Irving Berlin

Irving-Berlin

Born: May 11th, 1888 in Tyumen, Russia
Died: September 22nd, 1989 (at age 101) in New York City, NY
Nationality: American
Fields: lyricist and composer
Famous For: Arguably the greatest songwriter in American history
Awards: Medal of Merit, two Tony Awards, Congressional Gold Medal, Grammy, inductee of the Songwriters Hall of Fame

Irving Berlin was a famous American composer and lyricist. He was born in the present-day Belarus in 1888. Today he is considered one of the greatest songwriters the world has ever seen. His family was of Jewish origin and they migrated to New York in 1893.

Early Life

Berlin’s family settled on Cherry Street and his father was unable to find similar jobs like he had in Belarus. He took simple jobs and later passed away when Berlin was only thirteen. Forced to help support his family, Irving became a newspaper boy. After much frustration and without a formal education, Irving decided to take up music which was his father’s vocation. He joined with fellow youngsters and started singing for saloon customers in lower East New York.

Music became part of his life as it was his new-found source of livelihood. He learned the kind of tunes that appealed to customers and took advantage of this to market his skill and make more money. He would teach himself piano when the bar closed.

Songwriter

He was recognized by Max Winslow who even tried to offer him a job. Max was a member of staff at Harry Von Tilzer, a publishing company. At 20, Irving took a job at a saloon in Union Square and from there he was able to work together with other songwriters such as Ted Snyder, Edgar Leslie and Al Piantadosi. His break came in 1908 when Synder offered him a job at the Ted Synder Company as a staff lyricist.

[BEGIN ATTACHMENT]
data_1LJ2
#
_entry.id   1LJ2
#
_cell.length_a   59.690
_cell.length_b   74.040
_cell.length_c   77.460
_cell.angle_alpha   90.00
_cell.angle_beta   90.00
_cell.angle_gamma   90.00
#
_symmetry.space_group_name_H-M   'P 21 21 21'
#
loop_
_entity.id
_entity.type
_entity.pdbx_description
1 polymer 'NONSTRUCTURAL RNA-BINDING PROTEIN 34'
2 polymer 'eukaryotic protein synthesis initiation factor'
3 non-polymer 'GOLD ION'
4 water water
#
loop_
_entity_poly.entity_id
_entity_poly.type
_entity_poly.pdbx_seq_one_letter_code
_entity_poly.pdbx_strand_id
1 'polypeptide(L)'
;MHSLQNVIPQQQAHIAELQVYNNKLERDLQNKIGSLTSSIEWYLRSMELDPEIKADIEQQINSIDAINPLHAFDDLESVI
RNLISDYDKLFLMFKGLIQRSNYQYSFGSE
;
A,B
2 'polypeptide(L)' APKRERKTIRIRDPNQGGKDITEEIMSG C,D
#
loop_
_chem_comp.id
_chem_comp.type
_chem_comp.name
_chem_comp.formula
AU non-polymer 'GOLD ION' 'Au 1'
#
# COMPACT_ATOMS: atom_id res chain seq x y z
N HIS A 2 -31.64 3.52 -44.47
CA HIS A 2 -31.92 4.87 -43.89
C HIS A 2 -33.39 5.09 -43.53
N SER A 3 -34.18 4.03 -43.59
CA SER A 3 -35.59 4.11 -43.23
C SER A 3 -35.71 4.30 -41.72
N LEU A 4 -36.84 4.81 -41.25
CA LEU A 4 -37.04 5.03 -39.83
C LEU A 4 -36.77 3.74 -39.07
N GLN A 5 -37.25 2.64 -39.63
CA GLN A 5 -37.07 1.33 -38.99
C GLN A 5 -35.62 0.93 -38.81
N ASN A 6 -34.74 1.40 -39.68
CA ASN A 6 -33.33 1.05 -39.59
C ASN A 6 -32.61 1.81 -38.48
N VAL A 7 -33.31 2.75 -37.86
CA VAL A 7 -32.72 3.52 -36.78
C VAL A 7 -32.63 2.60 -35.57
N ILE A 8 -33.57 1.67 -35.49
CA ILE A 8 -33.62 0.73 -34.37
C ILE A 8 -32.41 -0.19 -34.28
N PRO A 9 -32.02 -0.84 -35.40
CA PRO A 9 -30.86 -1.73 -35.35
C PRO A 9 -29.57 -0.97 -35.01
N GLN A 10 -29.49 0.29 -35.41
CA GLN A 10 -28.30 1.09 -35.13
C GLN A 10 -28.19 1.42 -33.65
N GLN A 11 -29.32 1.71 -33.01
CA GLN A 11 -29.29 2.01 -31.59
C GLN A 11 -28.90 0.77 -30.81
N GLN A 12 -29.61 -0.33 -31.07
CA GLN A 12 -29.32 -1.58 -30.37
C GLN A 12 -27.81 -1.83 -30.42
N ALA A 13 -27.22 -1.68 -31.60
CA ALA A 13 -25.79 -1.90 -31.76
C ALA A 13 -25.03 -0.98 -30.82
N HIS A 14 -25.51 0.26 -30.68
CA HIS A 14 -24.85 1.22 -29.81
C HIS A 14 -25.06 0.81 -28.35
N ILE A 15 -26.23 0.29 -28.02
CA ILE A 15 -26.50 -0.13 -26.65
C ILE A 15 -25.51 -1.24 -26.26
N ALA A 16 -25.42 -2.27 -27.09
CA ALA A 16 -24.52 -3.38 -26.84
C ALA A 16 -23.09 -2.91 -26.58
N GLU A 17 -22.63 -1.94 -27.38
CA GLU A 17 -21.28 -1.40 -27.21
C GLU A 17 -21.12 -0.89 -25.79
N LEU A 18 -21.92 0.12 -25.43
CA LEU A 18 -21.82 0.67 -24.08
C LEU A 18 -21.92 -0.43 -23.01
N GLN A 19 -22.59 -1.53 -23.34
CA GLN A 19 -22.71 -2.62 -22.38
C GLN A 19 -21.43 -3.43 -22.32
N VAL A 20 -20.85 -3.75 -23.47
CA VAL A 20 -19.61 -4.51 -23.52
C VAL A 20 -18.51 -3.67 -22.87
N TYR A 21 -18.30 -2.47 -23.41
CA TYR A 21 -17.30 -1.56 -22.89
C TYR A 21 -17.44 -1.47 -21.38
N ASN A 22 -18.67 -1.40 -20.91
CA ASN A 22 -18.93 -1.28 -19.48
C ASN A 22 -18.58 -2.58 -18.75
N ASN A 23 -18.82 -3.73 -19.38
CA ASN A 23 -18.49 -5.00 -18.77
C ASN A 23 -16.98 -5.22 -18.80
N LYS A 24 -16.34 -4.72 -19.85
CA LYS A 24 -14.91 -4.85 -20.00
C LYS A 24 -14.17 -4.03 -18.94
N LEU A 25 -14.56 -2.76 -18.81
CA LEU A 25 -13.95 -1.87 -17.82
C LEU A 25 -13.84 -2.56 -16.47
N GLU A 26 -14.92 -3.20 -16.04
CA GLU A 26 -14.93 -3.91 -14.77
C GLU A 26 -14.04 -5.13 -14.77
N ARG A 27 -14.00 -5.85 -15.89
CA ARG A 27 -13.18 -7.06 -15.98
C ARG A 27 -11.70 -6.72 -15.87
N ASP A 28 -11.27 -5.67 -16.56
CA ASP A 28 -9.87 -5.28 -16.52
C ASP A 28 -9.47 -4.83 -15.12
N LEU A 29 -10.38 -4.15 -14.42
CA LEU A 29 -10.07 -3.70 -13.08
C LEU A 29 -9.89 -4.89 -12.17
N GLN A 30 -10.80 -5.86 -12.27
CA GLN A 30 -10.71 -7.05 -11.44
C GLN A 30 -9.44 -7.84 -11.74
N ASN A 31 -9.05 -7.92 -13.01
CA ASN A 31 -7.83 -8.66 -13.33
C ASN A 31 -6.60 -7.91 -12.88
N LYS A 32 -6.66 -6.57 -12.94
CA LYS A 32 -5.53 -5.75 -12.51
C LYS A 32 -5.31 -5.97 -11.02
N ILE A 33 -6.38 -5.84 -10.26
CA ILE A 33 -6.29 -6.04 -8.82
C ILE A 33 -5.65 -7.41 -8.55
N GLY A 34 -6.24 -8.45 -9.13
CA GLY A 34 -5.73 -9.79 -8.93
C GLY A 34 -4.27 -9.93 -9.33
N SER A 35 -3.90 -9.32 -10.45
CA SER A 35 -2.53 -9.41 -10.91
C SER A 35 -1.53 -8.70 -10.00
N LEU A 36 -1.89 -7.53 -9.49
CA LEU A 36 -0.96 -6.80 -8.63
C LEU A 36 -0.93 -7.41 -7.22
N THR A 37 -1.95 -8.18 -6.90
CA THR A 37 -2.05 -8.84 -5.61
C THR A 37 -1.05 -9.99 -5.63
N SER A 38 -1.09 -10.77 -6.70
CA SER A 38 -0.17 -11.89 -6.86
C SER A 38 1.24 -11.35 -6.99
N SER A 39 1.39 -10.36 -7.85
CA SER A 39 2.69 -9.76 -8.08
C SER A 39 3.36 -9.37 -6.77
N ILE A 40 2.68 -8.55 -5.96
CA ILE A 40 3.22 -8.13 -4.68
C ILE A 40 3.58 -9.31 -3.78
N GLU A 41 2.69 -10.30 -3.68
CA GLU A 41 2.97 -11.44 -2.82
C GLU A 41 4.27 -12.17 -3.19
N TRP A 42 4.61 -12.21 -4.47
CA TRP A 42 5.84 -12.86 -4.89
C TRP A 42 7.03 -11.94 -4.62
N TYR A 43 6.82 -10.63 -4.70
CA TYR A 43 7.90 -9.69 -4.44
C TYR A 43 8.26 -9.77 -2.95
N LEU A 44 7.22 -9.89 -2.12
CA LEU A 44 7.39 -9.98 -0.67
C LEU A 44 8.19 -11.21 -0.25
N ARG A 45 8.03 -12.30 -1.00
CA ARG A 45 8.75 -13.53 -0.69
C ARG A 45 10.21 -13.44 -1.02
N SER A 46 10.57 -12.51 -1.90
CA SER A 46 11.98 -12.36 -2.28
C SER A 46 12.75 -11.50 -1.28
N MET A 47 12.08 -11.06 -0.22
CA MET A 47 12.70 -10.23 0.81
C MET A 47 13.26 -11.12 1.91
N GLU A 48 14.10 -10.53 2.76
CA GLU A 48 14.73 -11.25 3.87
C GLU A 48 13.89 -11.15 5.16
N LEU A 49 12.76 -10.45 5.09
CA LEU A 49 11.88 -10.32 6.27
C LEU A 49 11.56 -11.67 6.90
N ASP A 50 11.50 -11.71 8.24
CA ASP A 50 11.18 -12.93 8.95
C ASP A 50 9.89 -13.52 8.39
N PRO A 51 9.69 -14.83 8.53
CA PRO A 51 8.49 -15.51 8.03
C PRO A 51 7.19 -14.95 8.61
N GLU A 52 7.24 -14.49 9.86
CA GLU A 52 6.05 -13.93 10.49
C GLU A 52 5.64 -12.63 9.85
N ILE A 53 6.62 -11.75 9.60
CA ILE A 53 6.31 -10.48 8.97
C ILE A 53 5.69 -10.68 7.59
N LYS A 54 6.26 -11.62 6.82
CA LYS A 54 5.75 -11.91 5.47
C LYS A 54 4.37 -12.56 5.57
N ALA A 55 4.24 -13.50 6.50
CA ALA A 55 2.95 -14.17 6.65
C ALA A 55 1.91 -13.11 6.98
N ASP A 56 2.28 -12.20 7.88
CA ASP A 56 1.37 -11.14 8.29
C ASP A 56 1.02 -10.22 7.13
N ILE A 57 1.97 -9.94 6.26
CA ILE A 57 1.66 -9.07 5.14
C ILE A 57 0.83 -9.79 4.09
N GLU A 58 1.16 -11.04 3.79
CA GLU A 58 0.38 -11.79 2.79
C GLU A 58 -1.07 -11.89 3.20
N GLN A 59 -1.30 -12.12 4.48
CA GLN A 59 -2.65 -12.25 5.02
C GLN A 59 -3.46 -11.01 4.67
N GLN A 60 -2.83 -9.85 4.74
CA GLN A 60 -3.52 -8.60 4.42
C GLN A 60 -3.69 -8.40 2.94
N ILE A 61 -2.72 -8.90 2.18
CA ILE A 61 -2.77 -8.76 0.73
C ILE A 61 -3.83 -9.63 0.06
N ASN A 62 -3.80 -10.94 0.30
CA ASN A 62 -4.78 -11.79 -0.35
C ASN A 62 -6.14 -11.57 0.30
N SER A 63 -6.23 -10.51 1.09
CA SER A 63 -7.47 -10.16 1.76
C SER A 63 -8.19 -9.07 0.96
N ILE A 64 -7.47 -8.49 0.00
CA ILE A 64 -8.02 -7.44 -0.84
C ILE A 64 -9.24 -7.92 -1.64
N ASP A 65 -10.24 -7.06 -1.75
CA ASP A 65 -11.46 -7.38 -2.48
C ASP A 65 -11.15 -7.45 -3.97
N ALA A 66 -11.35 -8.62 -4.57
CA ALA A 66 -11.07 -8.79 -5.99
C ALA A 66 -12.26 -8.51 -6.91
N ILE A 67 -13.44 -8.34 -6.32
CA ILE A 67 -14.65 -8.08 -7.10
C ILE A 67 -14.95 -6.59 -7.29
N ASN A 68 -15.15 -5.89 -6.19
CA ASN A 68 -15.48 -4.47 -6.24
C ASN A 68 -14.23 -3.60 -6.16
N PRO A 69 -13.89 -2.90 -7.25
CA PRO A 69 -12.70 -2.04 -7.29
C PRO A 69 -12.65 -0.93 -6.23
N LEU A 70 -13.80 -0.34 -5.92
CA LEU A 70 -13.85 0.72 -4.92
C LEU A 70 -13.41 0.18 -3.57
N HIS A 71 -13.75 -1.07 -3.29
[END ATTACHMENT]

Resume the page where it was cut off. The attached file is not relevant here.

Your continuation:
His first famous hit song was “Alexander’s Ragtime Band” in 1911. He rose to fame and became an instant celebrity. This opened many doors for his career. Later in that year, he was featured at the Oscar Hammerstein vaudeville house. His first famous song was soon followed by “Watch your step” which starred two dancers who had sparked a national dance craze following his first song. His career was on the rise and most of his songs were national hits.

When WWI erupted, Irving was drafted in the army which wanted him to write patriotism songs. He composed the famous “Yip Yip Yaphank” while stationed at Camp Upton, New York, which was a patriotic tribute to the US army. He followed it up with further hits such as “Oh! How I hate to get up in the morning” and “Mandy.” Some of his most memorable hit songs include “What Will I Do,” “Always,” “Blue Skies,” “Marie,” “Say it Isn’t So,” and “God Bless America.”

Personal Life and Death

Berlin married Dorothy Goetz in 1912, but she later died of typhoid fever. He then married Ellin Mackay with whom he had four children. He died on September 22nd, 1989 in New York due to natural causes, leaving behind and incredible music legacy.